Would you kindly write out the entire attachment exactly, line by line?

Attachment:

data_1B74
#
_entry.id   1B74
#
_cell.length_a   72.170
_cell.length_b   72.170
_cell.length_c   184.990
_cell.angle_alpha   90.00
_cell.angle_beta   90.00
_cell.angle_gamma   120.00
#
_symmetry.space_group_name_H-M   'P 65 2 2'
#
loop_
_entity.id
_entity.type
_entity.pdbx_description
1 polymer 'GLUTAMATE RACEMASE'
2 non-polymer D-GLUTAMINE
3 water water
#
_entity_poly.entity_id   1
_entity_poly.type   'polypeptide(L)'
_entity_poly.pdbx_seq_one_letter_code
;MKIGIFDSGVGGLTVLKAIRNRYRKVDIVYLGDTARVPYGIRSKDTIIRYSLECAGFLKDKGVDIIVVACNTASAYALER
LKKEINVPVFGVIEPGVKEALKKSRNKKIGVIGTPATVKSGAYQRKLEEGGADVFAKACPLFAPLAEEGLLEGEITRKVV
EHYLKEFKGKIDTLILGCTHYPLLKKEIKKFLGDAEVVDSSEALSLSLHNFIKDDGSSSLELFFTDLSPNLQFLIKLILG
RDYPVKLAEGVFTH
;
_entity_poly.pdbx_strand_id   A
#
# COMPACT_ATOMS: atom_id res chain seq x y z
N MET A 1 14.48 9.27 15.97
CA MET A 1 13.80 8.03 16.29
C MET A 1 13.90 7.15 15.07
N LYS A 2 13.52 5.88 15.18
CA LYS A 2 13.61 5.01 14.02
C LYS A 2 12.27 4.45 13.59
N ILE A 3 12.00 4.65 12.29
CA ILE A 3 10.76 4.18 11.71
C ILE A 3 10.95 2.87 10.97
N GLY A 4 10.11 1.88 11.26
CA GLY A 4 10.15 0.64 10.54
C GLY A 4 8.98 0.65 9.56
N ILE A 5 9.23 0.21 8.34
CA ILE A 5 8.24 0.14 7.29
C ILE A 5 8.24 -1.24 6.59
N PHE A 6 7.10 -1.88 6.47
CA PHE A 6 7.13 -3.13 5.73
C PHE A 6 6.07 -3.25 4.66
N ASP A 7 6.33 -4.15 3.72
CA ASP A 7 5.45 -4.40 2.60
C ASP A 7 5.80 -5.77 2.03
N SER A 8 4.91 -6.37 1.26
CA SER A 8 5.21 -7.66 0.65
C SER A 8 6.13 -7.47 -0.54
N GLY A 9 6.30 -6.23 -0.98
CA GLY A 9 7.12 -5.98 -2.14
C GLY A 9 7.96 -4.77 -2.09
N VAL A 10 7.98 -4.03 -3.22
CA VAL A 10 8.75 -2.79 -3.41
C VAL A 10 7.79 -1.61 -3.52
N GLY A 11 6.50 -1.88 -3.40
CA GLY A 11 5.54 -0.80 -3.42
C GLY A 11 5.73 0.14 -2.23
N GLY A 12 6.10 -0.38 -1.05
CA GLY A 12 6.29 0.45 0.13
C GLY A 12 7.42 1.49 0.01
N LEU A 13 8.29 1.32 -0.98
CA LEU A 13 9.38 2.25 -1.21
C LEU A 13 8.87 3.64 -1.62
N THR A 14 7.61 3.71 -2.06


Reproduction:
data_1B74
#
_entry.id   1B74
#
_cell.length_a   72.170
_cell.length_b   72.170
_cell.length_c   184.990
_cell.angle_alpha   90.00
_cell.angle_beta   90.00
_cell.angle_gamma   120.00
#
_symmetry.space_group_name_H-M   'P 65 2 2'
#
loop_
_entity.id
_entity.type
_entity.pdbx_description
1 polymer 'GLUTAMATE RACEMASE'
2 non-polymer D-GLUTAMINE
3 water water
#
_entity_poly.entity_id   1
_entity_poly.type   'polypeptide(L)'
_entity_poly.pdbx_seq_one_letter_code
;MKIGIFDSGVGGLTVLKAIRNRYRKVDIVYLGDTARVPYGIRSKDTIIRYSLECAGFLKDKGVDIIVVACNTASAYALER
LKKEINVPVFGVIEPGVKEALKKSRNKKIGVIGTPATVKSGAYQRKLEEGGADVFAKACPLFAPLAEEGLLEGEITRKVV
EHYLKEFKGKIDTLILGCTHYPLLKKEIKKFLGDAEVVDSSEALSLSLHNFIKDDGSSSLELFFTDLSPNLQFLIKLILG
RDYPVKLAEGVFTH
;
_entity_poly.pdbx_strand_id   A
#
# COMPACT_ATOMS: atom_id res chain seq x y z
N MET A 1 14.48 9.27 15.97
CA MET A 1 13.80 8.03 16.29
C MET A 1 13.90 7.15 15.07
N LYS A 2 13.52 5.88 15.18
CA LYS A 2 13.61 5.01 14.02
C LYS A 2 12.27 4.45 13.59
N ILE A 3 12.00 4.65 12.29
CA ILE A 3 10.76 4.18 11.71
C ILE A 3 10.95 2.87 10.97
N GLY A 4 10.11 1.88 11.26
CA GLY A 4 10.15 0.64 10.54
C GLY A 4 8.98 0.65 9.56
N ILE A 5 9.23 0.21 8.34
CA ILE A 5 8.24 0.14 7.29
C ILE A 5 8.24 -1.24 6.59
N PHE A 6 7.10 -1.88 6.47
CA PHE A 6 7.13 -3.13 5.73
C PHE A 6 6.07 -3.25 4.66
N ASP A 7 6.33 -4.15 3.72
CA ASP A 7 5.45 -4.40 2.60
C ASP A 7 5.80 -5.77 2.03
N SER A 8 4.91 -6.37 1.26
CA SER A 8 5.21 -7.66 0.65
C SER A 8 6.13 -7.47 -0.54
N GLY A 9 6.30 -6.23 -0.98
CA GLY A 9 7.12 -5.98 -2.14
C GLY A 9 7.96 -4.77 -2.09
N VAL A 10 7.98 -4.03 -3.22
CA VAL A 10 8.75 -2.79 -3.41
C VAL A 10 7.79 -1.61 -3.52
N GLY A 11 6.50 -1.88 -3.40
CA GLY A 11 5.54 -0.80 -3.42
C GLY A 11 5.73 0.14 -2.23
N GLY A 12 6.10 -0.38 -1.05
CA GLY A 12 6.29 0.45 0.13
C GLY A 12 7.42 1.49 0.01
N LEU A 13 8.29 1.32 -0.98
CA LEU A 13 9.38 2.25 -1.21
C LEU A 13 8.87 3.64 -1.62
N THR A 14 7.61 3.71 -2.06